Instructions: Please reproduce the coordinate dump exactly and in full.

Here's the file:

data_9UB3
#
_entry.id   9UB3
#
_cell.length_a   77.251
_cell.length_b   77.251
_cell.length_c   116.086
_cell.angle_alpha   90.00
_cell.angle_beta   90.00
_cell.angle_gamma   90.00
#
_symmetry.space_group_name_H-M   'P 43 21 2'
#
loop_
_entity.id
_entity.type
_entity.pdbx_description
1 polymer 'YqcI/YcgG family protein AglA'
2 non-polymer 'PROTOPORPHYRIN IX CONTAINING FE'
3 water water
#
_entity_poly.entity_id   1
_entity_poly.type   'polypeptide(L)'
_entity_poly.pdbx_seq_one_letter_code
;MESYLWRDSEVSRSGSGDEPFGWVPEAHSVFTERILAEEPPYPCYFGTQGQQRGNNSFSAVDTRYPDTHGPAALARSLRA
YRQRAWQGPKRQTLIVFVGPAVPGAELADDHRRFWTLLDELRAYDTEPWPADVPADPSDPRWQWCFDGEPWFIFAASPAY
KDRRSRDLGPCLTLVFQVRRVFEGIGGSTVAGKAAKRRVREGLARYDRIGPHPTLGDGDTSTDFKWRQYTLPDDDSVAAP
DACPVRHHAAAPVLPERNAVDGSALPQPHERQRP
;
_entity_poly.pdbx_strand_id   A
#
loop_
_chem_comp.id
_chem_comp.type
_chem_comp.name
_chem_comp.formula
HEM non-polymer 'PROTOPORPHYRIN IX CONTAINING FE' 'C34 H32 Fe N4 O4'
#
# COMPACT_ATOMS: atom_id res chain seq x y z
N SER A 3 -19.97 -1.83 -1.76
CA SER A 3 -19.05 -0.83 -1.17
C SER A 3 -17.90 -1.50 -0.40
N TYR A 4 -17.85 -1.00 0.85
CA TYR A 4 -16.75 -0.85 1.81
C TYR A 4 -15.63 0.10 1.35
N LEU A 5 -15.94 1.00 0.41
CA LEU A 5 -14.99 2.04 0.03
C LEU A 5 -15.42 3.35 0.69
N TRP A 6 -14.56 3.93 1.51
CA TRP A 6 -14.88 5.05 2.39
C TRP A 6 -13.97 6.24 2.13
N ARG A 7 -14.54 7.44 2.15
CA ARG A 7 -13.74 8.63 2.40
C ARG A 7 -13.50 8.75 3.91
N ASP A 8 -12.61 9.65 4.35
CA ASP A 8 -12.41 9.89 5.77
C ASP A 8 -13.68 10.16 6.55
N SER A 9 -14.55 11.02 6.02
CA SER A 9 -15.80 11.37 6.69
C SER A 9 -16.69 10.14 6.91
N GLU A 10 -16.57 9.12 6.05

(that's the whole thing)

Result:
data_9UB3
#
_entry.id   9UB3
#
_cell.length_a   77.251
_cell.length_b   77.251
_cell.length_c   116.086
_cell.angle_alpha   90.00
_cell.angle_beta   90.00
_cell.angle_gamma   90.00
#
_symmetry.space_group_name_H-M   'P 43 21 2'
#
loop_
_entity.id
_entity.type
_entity.pdbx_description
1 polymer 'YqcI/YcgG family protein AglA'
2 non-polymer 'PROTOPORPHYRIN IX CONTAINING FE'
3 water water
#
_entity_poly.entity_id   1
_entity_poly.type   'polypeptide(L)'
_entity_poly.pdbx_seq_one_letter_code
;MESYLWRDSEVSRSGSGDEPFGWVPEAHSVFTERILAEEPPYPCYFGTQGQQRGNNSFSAVDTRYPDTHGPAALARSLRA
YRQRAWQGPKRQTLIVFVGPAVPGAELADDHRRFWTLLDELRAYDTEPWPADVPADPSDPRWQWCFDGEPWFIFAASPAY
KDRRSRDLGPCLTLVFQVRRVFEGIGGSTVAGKAAKRRVREGLARYDRIGPHPTLGDGDTSTDFKWRQYTLPDDDSVAAP
DACPVRHHAAAPVLPERNAVDGSALPQPHERQRP
;
_entity_poly.pdbx_strand_id   A
#
loop_
_chem_comp.id
_chem_comp.type
_chem_comp.name
_chem_comp.formula
HEM non-polymer 'PROTOPORPHYRIN IX CONTAINING FE' 'C34 H32 Fe N4 O4'
#
# COMPACT_ATOMS: atom_id res chain seq x y z
N SER A 3 -19.97 -1.83 -1.76
CA SER A 3 -19.05 -0.83 -1.17
C SER A 3 -17.90 -1.50 -0.40
N TYR A 4 -17.85 -1.00 0.85
CA TYR A 4 -16.75 -0.85 1.81
C TYR A 4 -15.63 0.10 1.35
N LEU A 5 -15.94 1.00 0.41
CA LEU A 5 -14.99 2.04 0.03
C LEU A 5 -15.42 3.35 0.69
N TRP A 6 -14.56 3.93 1.51
CA TRP A 6 -14.88 5.05 2.39
C TRP A 6 -13.97 6.24 2.13
N ARG A 7 -14.54 7.44 2.15
CA ARG A 7 -13.74 8.63 2.40
C ARG A 7 -13.50 8.75 3.91
N ASP A 8 -12.61 9.65 4.35
CA ASP A 8 -12.41 9.89 5.77
C ASP A 8 -13.68 10.16 6.55
N SER A 9 -14.55 11.02 6.02
CA SER A 9 -15.80 11.37 6.69
C SER A 9 -16.69 10.14 6.91
N GLU A 10 -16.57 9.12 6.05